IMHO I would recommend using Nitrogen over CO2, it's dryer, larger molecules, and won't change pressure when hot. The cylinders hold 2100 PSI VS. 1000 or so with CO2, thus more tire fills.
Most all auto racing sanctions are using it now also, as well as the military for high flying aircraft (it won't freeze). I've been using it in all my vehicles for 2 years now, no problems!
If you do choose CO2, I wouldn't use a liquid tank (syphon, dip tube) as you'll be dumping the CO2 into the tire in liquid form and have it return to a gas form 'in the tire', probably not too good for the tire. Just a thought!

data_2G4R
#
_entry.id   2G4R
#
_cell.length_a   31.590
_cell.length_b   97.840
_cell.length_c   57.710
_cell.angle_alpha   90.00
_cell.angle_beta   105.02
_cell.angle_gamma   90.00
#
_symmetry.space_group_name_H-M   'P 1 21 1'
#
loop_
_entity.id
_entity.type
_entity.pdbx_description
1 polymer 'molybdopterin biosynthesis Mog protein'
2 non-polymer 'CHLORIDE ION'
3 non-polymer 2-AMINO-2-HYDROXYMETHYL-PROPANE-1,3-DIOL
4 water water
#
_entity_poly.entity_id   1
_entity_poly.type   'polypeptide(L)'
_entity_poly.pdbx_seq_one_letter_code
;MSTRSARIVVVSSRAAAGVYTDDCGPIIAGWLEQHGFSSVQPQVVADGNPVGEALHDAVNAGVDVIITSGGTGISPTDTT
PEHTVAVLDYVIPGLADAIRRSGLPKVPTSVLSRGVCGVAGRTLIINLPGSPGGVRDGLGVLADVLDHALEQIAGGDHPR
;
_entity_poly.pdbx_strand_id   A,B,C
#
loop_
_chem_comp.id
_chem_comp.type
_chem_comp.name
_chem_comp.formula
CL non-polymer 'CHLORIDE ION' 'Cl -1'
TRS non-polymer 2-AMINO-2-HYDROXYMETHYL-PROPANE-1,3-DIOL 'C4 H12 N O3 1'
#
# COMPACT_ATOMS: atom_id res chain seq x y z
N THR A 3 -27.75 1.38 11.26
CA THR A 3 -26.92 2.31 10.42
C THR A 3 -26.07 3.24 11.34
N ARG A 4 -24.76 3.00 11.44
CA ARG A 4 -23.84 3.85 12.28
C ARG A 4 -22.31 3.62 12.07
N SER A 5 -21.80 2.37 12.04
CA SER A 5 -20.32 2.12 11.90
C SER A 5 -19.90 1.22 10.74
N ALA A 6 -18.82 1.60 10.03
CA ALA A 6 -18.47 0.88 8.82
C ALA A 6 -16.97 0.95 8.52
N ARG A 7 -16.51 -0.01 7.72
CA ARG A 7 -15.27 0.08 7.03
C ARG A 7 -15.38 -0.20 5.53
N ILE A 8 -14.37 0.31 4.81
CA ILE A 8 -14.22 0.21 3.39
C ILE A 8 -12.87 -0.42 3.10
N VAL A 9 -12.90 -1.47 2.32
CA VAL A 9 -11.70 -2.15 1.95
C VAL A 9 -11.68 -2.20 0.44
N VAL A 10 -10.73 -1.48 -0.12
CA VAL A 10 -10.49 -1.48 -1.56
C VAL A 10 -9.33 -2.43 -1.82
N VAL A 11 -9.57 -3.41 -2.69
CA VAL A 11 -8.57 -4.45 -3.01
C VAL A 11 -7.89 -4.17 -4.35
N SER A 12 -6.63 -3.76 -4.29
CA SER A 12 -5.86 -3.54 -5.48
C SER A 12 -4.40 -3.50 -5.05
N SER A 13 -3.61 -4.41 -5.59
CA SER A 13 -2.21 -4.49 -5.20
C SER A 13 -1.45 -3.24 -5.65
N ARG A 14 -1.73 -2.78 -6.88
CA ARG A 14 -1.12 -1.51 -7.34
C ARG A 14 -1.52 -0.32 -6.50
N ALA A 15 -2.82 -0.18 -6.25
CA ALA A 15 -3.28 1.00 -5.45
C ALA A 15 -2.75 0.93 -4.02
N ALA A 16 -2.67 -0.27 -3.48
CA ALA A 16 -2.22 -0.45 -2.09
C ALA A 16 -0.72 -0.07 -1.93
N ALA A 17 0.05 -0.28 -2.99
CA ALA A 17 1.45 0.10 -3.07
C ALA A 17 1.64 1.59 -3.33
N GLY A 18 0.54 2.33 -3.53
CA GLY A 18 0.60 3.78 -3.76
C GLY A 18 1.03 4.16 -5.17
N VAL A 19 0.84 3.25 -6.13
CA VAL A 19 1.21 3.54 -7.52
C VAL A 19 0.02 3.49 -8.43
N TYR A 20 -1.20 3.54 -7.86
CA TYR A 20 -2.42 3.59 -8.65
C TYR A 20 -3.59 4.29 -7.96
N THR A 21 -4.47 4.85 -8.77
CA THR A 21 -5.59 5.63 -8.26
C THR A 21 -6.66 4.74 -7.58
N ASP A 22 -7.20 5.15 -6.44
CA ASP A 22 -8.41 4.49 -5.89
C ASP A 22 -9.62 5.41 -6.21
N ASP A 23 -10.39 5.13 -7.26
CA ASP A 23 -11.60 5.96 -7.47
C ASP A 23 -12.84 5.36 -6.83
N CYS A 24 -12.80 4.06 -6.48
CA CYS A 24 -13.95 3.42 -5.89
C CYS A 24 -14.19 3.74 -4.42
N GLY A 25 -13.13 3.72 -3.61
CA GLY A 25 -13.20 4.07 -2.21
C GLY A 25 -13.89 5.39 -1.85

I think you should do some more background on the physical properties of gasses and chemicals. How is CO2 "wet?" (it's not!)
Larger molecules? No! N2 molecular weight = 28.014
CO2 molecular weight = 44.009... I will agree that this is not the important part, but the size of the molecule is. Still, N2 is actually smaller than CO2.
Both molecules are linear, so the length is not as important as the diameter of the largest atom.
Atomic radius of N = 65 pm
Atomic radius of O = 60 pm
Atomic radius of C = 70 pm (pm = picometers)
Major radius of N-N (N2) = 65 pm!
Major radius of O=C=O (CO2) = 70 pm!
It will not change pressure when hot? This is very incorrect, gaseous N2 will behave just like every other gas, there is nothing magical about it. You take N2, the purest and driest N2 your can get your hands on, put it in a fixed volume container (how about a tire?) and heat it up, the pressure will increase… guaranteed.